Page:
the meaning of old things
Saint-Ouen, Paris, France
as i hung the line up with sharon, my best friend, it felt just like the old times when we started these phone call rituals when we were 7 years old.
growing up, since sharon and i lived in different parts of the valley, we would only get to see each other once a twice a week, on wednesday nights for awana and sundays for church. for the other days of the week we’d manage our long-distance bff-ship by calling each other on landline telephones to discuss for hours about boys, our family, what’s on abc family, faith, how we should coordinate our roxy t-shirts for sundays, and our dreams about what we would do when we grew up.
fast forward twenty-one years, were still doing the same thing. except she’s getting her afternoon started in new york while i woke up from a cat nap at 9pm in paris. when sharon talks, i listen, because from our conversations she holds so much insight because there isn’t anyone in this world who knows basically everything about me, which means that she also holds all the context behind the thoughts i’m thinking and the decisions i’ve made. we’ve had our rough patches, as with all human relationships, but our friendship and fondness bred by our phone calls has only grown stronger.
drake’s term of “no new friends” implies the disdain for fair-weather friends, but when i say “no new friends” i mean that i can’t make new friends because with my old friends, we carry each others history, which in turn allows us to help each other better connect the dots for the future. it’s just harder to talk to anyone else with as much vulnerability.
another old friend i have is andreu. while he doesn’t carry the heavyweight title that sharon carries, we’ve been friends since meeting at work at our first jobs out college and have surprisingly met up more often than imagined. we’ve lived in a handful of different cities across very different time zones - san francisco, new york, dublin, barcelona, tokyo, los angeles, paris - and we’ve kept the line open by visiting each other in these very different cities / sending each other dumb internet memes.
his job now requires him to travel to paris once a month, which means that we’ll probably eat a ton of food together, drink a lot of wine, and talk about everything under the sun and making fun of each others accents while exploring the city as we always do. this weekend, i told andreu that he really made it in life. i used to call him esclavo and here he was now having dinner in my apartment prepared by yours truly.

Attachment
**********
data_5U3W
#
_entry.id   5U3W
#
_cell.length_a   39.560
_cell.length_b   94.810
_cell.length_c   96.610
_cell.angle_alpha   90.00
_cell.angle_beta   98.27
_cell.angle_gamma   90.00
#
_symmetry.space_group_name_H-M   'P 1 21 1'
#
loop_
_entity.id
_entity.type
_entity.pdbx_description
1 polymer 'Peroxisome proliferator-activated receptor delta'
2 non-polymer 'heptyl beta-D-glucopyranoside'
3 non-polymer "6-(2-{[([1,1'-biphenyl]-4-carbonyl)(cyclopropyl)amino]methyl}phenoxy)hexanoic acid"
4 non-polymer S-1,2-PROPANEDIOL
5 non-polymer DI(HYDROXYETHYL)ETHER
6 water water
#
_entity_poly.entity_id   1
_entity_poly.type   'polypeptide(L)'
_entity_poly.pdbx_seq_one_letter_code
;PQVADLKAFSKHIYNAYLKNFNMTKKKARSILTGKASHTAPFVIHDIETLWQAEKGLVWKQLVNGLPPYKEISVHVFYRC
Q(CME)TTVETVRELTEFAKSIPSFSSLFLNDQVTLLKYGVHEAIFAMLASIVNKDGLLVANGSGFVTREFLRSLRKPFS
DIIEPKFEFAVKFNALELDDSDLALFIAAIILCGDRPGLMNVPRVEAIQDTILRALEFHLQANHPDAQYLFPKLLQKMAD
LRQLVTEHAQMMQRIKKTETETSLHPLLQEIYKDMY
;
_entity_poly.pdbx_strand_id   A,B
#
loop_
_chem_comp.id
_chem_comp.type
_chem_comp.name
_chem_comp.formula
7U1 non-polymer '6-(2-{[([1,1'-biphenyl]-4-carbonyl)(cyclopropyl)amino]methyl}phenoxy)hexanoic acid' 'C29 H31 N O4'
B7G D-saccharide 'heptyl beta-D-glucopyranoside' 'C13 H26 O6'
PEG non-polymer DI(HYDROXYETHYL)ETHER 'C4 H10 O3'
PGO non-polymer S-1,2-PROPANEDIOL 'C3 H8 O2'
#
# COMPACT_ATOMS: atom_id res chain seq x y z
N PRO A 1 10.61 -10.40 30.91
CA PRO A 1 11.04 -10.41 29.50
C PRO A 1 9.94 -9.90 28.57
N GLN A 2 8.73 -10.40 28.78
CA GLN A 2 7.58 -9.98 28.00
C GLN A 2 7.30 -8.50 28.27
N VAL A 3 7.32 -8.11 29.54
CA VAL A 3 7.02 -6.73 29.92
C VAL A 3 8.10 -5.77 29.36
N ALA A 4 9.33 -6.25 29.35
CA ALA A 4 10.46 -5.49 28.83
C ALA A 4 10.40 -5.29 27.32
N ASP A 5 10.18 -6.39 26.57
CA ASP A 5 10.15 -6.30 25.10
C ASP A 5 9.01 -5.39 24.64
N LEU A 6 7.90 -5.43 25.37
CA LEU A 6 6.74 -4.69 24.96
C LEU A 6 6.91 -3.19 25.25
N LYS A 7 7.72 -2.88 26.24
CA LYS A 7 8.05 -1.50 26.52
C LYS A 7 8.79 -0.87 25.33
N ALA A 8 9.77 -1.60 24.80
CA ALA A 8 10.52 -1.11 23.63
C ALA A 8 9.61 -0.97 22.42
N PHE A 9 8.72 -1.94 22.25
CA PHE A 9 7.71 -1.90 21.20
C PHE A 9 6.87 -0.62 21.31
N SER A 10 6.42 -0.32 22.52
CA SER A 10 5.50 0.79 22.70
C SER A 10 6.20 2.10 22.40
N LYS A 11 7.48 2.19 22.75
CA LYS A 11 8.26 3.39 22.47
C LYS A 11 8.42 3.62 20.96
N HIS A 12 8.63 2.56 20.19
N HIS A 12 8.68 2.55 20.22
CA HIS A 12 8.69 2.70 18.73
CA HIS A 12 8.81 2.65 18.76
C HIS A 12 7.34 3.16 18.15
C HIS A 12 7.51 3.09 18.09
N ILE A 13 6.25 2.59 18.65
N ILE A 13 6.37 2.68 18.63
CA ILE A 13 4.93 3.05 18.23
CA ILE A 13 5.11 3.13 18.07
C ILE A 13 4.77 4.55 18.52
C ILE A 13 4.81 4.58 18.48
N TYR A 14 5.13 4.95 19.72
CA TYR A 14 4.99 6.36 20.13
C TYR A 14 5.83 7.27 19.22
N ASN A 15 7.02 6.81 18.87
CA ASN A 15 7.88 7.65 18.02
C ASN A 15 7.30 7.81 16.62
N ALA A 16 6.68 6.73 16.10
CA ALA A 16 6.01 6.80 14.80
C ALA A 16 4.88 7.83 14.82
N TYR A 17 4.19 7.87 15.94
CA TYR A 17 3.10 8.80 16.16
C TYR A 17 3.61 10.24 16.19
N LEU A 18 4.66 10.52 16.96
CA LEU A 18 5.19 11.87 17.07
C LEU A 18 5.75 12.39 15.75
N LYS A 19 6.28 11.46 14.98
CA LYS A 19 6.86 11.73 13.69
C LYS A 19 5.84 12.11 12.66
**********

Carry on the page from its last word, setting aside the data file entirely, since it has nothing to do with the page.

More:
the next day, we had a very petit dejeuner and made our way to the antique market north of the city. we spent hours perusing alleys on alleys of things that existed tens and possibly even hundreds of years ago. most of these things at some point were purchased or gifted and owned by people who probably aren’t around anymore. thinking about this made my heart hurt for some reason because all i’m reminded of is how time makes realities seem so disconnected and far apart but in perspective, they all pass by in a blink of an eye.
the optimistic thing about it all is, is if a 100-year-old toy airplane were owned by a child of today, what would it say? i’m thinking it would say that things are different but in a good way. so we’ve progressed!
same thing goes for me and andreu. we used to bicker like backwards children in the backseat of khatereh’s car and did stupid things like wedging his head between the bars of his bike so that i could drive him home in my convertible with its top down (#hellaillegal and #helladangerous). but here we are only five years later taking life at a leisurely pace and seriously talking about our adult feelings.
the other thing about older things is that as you observe from the outside, you can uncover new facets that you never noticed or knew about before and maybe even demarcate positive change.
there’s a whole lot of things to say about old objects too (not just friends, heh). i have gravitated towards old dusty things while my older sister will steer clear because even talking about antiques make her itchy. she’s a very modern woman.
nothing stood out to me in particular at this antique market in paris. this time around, i think i visited in vain to search for something that i can identify with or would draw my emotions. but none of my ancestors or peoples are from or have close ties with france so…?? i don’t think i can finish that sentence without giving it a bit more thought.
i wonder what it would be like to go to an antique market that had objects owned by people like my grandparents or great grandparents or great great grandparents. my grandparents fled from where they grew up, so they carried almost nothing with them. the furthest my lineage goes back in owned objects is what my grandparents owned in their lifetime. has anyone been to a real antique market with things from north korea? holla at yo girl.